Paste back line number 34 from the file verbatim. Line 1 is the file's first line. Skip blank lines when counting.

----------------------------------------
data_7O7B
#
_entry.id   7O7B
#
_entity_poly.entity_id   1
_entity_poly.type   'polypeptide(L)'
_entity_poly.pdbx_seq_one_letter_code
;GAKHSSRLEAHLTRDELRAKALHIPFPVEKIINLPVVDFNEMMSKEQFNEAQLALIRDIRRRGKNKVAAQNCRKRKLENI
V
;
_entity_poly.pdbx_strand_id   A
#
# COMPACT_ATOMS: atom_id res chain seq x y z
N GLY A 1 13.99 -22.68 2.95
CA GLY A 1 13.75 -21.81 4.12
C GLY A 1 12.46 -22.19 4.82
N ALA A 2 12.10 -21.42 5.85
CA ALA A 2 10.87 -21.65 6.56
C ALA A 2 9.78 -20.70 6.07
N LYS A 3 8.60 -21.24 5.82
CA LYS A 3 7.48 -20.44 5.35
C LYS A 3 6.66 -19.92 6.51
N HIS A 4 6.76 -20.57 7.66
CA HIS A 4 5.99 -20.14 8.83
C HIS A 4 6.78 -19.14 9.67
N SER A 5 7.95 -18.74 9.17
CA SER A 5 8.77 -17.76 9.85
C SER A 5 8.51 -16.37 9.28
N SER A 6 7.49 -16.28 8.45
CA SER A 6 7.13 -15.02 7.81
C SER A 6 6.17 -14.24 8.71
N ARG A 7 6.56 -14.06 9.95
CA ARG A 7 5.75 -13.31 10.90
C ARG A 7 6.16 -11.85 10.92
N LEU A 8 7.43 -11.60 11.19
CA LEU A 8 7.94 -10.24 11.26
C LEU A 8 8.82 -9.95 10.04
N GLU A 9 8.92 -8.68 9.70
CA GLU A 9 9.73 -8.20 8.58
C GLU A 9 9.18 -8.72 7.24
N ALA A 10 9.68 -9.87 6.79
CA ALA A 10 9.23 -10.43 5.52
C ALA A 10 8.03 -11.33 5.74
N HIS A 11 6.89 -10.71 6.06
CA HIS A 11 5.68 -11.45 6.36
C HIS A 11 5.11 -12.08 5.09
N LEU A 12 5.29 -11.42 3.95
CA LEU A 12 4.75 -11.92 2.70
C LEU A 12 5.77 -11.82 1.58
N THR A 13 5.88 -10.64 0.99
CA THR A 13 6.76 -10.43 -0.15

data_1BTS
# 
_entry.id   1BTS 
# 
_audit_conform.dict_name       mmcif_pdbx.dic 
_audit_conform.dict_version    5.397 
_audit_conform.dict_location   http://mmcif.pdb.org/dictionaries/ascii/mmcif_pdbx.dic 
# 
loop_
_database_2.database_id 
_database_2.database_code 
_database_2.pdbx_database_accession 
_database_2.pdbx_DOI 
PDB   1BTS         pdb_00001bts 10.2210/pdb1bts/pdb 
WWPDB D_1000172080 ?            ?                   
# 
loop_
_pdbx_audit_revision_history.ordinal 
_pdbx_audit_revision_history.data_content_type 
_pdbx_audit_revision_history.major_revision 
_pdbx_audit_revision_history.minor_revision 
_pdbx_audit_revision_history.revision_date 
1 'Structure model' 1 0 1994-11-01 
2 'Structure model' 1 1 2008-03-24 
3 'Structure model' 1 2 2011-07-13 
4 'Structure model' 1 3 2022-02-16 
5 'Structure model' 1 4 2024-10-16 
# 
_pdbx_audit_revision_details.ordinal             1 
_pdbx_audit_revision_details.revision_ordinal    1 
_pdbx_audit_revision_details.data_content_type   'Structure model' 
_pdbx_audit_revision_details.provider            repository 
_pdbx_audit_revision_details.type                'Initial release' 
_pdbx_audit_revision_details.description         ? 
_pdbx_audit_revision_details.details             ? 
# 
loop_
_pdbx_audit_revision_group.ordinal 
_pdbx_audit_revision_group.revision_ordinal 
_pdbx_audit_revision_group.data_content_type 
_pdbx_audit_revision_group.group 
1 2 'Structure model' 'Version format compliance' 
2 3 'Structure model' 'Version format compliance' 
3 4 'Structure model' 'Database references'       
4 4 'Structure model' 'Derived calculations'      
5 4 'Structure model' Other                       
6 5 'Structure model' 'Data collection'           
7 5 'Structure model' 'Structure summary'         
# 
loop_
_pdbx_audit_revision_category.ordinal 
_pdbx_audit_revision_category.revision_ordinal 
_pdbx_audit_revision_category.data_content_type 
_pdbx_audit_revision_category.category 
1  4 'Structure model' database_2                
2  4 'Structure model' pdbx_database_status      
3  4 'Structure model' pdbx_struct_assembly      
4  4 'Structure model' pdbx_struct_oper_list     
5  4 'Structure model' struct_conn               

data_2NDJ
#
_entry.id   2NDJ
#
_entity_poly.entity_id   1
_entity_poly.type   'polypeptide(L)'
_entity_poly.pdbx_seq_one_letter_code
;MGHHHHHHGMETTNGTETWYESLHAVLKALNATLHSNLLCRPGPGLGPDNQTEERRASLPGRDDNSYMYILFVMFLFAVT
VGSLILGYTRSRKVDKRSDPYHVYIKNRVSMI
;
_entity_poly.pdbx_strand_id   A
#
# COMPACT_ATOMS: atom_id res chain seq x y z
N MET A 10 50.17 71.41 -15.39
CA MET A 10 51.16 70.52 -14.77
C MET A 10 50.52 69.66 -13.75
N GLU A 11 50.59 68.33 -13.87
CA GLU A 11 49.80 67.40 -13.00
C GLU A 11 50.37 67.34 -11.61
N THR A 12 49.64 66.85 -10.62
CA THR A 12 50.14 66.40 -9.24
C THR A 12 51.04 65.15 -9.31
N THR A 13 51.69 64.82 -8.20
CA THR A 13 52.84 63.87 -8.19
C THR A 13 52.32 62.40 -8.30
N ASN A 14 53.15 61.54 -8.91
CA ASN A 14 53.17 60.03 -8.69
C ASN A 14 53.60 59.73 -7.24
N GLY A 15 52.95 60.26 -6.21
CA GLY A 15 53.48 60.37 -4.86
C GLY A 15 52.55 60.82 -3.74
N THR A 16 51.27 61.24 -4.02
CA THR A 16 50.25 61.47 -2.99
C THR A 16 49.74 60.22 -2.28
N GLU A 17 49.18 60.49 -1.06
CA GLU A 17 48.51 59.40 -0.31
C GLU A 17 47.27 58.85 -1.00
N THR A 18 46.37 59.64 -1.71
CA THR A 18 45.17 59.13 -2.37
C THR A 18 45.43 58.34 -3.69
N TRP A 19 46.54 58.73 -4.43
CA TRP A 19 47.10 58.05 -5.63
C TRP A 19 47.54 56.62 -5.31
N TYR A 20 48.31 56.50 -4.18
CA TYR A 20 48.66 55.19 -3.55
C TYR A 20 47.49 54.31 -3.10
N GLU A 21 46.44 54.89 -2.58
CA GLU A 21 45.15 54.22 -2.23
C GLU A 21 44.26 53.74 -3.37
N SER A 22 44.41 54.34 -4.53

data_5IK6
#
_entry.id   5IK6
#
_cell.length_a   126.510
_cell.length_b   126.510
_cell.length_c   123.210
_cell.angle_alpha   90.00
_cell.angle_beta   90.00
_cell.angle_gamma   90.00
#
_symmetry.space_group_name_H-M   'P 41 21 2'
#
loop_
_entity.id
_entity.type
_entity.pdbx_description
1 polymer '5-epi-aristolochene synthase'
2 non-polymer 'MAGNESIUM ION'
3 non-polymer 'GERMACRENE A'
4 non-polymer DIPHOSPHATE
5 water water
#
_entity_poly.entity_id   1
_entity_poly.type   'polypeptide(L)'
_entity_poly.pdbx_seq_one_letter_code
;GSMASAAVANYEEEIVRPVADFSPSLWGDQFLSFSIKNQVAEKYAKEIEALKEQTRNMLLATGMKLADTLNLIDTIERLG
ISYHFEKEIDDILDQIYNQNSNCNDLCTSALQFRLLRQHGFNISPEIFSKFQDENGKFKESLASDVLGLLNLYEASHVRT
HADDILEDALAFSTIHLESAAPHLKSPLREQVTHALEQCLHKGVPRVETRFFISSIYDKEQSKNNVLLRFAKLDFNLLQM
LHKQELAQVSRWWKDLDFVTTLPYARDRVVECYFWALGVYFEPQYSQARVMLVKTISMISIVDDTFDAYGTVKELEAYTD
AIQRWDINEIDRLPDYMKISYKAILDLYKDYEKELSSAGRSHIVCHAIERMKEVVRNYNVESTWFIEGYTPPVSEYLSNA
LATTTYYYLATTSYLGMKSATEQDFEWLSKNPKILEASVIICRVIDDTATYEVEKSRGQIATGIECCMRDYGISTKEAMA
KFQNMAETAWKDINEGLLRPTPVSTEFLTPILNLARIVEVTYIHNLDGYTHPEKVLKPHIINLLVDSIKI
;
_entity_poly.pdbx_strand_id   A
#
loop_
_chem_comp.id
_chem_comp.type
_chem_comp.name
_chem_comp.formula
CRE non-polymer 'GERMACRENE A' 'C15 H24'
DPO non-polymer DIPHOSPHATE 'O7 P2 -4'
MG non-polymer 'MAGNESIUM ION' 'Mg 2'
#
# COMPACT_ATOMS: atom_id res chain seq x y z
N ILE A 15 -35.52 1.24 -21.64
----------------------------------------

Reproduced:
C ARG A 7 6.16 -11.85 10.92